The recent violence in Charlottesville, Va., tied to a protest over the removal of a statue of Confederate general Robert E. Lee, has prompted a strong response by some in the Christian Reformed Church.
One pastor, Meg Jenista of Washington, D.C. CRC, was in Charlottesville on Aug. 12, as part of an interfaith group of volunteers handing out bottles of water to people near the planned protest site at Emancipation Park in Charlottesville. She said she was not near the site of the crash where one woman was killed and several others injured when an Ohio man drove his car into a crowd of people who had gathered in opposition to the protest. The protesters, chanting racist slogans and displaying Nazi and white nationalist symbols, were eventually barred from the park by police.
Jenista said she met a young person at the event who also opposed the protest. He asked if she was a person of faith, admitting that he wasn’t—but after seeing the response of Christians to the protest, told her he’d consider changing his position.
“It spoke to me about the importance of the church showing up. There are plenty of people out there who have a narrative . . . that the church is irrelevant,” Jenista said. “The white supremacists, I can imagine, have a narrative that says the church doesn’t mind what we’re doing, and there’s a whole bunch of observers who don’t know what to make of faith.”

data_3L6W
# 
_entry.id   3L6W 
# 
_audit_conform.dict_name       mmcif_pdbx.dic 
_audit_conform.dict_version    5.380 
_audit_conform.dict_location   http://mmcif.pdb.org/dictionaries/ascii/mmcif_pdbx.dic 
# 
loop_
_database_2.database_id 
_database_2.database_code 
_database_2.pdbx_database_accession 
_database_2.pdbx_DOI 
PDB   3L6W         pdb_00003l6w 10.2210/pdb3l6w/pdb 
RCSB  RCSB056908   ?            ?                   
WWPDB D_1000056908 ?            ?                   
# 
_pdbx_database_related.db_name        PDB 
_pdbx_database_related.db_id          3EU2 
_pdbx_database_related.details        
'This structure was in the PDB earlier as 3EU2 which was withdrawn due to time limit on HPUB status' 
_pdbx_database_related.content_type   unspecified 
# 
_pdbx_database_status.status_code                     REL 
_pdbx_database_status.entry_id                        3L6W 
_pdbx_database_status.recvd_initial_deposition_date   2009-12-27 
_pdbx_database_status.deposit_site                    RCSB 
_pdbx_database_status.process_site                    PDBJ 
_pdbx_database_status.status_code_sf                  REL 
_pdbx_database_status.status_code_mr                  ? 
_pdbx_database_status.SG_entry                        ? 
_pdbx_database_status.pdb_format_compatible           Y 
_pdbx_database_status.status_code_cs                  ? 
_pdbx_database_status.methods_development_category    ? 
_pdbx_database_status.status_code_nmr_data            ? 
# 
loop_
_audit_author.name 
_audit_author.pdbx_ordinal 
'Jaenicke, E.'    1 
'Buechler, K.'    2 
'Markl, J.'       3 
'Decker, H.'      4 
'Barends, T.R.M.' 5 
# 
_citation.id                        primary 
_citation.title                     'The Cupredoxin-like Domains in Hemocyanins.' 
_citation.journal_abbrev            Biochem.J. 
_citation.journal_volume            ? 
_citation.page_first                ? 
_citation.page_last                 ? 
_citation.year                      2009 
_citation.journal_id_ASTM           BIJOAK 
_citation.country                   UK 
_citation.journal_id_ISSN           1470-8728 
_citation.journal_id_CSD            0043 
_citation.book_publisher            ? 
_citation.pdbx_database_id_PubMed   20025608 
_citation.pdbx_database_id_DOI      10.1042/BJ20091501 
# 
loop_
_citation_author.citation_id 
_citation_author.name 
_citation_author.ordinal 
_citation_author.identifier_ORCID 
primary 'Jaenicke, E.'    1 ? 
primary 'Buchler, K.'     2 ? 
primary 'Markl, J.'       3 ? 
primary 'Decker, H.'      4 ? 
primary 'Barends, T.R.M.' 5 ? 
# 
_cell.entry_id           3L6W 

Meanwhile, Madison CRC in Grand Rapids, Mich., organized a Churches United prayer service for Monday, Aug. 14, in response to the violence and expressions of racism. About 300 people gathered at Madison CRC’s Square campus two days after the Charlottesville violence. Pastors and laypeople alike prayed for peace and reconciliation, some offering prayer for those who are part of hate groups. At times, the service became highly emotional, with one pastor fighting back tears as she prayed.
Eric Nykamp, a worship leader at Madison Church’s North campus, and Christina Edmondson, dean of intercultural student development at Calvin College, put the service together almost immediately after hearing the news of the violence. The service not only brought in people from various Christian Reformed churches, but also participants from other faith backgrounds.
“We wanted it to be for the city, not just the church,” Nykamp said. “This isn’t about politics, it’s about heart change, it’s about God.”
Brad Knetsch, pastor of Madison Church’s Ford campus in Grand Rapids, said the service was needed for the community.
“Often times, churches are quite slow in mobilizing to respond to issues that are so pressing,” Knetsch said. “People are asking, ‘Where is God in this? Where is God at work in this?’ That’s the big question.”
Edmondson reminded participants during the service to see themselves in the light of God’s compassion and holiness even in difficult times.
“Our God is bigger and greater, and our God has the final word on bigotry. Reflecting on the goodness of that God helps us go forward,” Edmondson said.
Participants from another Christian Reformed congregation in Grand Rapids, Grace CRC, were involved in a Sunday night solidarity march and candlelight vigil in the city’s downtown area. Grace promoted the two events, organized by other groups in the city, on its Facebook page.